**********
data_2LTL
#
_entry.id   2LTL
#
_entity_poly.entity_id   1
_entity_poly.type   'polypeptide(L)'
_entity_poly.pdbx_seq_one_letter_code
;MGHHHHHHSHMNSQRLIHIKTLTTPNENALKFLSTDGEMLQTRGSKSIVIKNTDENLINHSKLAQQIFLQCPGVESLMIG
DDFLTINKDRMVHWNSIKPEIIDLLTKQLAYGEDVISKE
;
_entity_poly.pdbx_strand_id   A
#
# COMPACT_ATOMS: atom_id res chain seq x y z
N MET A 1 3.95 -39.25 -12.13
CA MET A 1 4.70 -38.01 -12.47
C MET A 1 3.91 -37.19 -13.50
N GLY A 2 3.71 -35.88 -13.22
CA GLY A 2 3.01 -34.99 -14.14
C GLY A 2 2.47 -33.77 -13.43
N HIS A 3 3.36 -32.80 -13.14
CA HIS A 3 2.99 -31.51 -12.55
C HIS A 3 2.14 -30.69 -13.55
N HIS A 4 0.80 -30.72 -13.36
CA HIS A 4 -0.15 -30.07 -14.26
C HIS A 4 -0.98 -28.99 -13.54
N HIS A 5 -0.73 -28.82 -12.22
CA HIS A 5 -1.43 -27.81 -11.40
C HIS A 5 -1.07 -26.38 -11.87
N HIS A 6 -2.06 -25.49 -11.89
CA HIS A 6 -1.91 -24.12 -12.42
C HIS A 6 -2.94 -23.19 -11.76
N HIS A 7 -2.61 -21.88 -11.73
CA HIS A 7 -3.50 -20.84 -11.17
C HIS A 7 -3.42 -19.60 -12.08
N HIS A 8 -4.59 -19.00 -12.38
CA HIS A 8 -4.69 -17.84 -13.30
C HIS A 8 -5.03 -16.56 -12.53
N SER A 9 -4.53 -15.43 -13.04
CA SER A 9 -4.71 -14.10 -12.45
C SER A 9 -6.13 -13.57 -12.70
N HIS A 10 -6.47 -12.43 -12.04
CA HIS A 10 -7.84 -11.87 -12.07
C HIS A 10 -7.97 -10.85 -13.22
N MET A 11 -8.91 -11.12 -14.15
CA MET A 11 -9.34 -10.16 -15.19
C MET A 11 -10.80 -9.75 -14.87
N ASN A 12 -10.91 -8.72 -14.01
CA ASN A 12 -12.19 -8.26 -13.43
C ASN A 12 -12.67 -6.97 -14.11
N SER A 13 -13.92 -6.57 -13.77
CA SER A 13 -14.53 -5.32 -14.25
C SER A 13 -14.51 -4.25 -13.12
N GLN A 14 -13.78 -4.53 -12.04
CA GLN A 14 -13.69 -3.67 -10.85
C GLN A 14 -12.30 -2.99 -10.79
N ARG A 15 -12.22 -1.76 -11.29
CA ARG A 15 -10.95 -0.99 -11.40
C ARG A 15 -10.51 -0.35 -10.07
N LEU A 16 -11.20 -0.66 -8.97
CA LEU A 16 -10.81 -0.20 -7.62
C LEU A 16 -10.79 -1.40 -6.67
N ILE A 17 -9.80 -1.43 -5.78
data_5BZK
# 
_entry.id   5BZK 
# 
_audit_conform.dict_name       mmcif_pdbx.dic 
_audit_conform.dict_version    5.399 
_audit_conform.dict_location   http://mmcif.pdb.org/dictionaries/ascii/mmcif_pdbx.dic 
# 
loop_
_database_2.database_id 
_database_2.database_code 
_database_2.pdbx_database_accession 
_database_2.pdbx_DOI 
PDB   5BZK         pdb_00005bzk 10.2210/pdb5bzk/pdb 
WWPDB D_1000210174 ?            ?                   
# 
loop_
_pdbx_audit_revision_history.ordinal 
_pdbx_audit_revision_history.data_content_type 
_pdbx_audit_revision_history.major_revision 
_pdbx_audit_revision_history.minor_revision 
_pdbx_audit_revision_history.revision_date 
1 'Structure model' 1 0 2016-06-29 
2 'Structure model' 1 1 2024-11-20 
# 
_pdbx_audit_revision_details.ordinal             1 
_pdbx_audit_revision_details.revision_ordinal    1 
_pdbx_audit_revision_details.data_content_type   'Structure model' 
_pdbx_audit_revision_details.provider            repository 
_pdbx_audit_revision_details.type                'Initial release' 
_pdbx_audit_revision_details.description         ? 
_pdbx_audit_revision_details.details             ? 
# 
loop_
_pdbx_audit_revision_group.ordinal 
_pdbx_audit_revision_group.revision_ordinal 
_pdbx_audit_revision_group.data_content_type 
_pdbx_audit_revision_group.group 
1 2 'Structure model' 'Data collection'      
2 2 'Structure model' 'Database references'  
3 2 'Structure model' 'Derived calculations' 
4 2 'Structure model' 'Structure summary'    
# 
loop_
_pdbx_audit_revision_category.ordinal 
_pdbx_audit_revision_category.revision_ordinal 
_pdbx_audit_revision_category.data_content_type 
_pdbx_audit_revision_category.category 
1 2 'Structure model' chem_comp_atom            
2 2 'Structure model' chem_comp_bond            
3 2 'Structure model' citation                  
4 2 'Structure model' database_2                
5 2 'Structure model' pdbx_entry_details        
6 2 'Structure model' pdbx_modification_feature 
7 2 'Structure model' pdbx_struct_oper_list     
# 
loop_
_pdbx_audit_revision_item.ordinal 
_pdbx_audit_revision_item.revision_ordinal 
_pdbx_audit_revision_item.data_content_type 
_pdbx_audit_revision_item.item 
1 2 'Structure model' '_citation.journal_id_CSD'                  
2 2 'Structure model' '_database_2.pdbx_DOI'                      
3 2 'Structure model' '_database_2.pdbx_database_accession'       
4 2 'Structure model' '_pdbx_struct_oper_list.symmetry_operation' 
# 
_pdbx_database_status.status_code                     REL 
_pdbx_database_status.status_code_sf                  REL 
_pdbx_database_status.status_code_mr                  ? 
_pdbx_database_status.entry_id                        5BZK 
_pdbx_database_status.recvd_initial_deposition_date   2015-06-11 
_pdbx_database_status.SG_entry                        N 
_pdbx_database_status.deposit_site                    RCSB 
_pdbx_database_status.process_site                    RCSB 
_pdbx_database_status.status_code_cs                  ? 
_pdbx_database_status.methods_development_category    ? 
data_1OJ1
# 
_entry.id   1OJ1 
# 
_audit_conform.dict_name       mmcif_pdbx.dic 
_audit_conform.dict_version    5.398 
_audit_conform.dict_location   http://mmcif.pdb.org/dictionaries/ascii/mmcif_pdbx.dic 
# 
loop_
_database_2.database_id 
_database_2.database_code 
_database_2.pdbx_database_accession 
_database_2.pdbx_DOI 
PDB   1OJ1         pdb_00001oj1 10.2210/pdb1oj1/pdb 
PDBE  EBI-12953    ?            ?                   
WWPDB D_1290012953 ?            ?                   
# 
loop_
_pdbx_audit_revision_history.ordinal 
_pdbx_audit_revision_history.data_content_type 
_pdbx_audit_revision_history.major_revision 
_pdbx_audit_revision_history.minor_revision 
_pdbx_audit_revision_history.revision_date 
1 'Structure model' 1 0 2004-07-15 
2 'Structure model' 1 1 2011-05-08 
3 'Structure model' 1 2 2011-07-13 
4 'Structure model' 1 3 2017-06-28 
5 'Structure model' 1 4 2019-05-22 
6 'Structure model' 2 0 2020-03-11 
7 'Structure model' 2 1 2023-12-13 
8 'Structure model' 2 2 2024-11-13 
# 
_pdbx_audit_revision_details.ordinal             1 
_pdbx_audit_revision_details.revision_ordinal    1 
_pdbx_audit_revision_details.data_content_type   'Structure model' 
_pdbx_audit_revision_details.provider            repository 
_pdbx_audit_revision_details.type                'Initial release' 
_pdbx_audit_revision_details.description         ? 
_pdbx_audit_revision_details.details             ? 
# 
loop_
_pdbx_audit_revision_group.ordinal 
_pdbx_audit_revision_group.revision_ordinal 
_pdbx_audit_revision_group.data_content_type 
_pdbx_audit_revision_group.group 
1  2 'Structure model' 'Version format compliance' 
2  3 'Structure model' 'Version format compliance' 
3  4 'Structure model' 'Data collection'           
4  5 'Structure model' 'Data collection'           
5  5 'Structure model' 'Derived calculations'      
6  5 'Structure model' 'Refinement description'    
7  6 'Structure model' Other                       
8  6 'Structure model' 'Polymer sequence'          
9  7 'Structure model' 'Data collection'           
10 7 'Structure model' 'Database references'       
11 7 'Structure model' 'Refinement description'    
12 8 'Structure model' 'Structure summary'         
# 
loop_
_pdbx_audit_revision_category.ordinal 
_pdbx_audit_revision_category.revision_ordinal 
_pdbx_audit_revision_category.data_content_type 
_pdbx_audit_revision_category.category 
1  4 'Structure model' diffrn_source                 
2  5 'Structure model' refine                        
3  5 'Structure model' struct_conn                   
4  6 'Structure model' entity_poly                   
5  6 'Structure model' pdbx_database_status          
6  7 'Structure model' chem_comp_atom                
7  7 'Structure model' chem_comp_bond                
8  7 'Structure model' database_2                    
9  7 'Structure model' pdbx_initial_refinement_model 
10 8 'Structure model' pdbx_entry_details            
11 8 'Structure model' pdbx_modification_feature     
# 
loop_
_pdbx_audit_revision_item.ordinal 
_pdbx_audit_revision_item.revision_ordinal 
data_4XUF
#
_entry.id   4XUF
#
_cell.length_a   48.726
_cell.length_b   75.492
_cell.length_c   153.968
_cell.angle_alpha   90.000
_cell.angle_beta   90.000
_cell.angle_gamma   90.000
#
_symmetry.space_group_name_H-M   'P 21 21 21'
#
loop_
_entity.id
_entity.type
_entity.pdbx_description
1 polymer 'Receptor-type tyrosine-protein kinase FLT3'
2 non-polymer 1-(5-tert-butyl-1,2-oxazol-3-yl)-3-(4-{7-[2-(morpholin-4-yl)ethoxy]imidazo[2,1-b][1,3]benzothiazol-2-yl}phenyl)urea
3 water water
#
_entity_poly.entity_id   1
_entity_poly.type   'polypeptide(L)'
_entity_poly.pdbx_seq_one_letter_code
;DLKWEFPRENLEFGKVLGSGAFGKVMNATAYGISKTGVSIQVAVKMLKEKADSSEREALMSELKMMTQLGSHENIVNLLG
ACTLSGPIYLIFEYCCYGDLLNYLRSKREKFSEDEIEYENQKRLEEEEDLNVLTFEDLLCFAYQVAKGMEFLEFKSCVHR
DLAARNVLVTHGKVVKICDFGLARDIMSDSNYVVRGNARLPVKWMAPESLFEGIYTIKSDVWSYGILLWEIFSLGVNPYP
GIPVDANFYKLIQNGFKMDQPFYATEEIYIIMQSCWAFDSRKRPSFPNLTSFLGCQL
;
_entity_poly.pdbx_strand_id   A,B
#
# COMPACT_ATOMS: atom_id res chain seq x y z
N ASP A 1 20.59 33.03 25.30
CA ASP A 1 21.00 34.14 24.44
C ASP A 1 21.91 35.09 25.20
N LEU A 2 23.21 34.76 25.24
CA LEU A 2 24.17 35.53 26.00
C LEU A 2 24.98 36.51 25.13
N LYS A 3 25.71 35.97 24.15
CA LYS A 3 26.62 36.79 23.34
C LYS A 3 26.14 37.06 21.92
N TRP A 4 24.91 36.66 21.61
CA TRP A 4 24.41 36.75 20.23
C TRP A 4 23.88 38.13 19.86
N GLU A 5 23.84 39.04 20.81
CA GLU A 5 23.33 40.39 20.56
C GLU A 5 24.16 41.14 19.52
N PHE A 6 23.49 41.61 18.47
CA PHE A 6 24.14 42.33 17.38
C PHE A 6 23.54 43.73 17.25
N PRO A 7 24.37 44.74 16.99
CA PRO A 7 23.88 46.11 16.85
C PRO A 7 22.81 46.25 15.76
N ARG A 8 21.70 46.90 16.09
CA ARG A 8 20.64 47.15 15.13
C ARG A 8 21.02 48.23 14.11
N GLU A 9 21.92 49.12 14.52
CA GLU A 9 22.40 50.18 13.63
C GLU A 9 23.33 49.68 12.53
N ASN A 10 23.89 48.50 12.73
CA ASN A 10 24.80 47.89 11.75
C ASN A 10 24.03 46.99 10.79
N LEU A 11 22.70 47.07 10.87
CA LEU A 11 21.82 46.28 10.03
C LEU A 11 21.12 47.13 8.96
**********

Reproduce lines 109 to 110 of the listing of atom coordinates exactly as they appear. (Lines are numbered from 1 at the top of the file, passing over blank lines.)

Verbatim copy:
_pdbx_audit_revision_category.data_content_type 
_pdbx_audit_revision_category.category 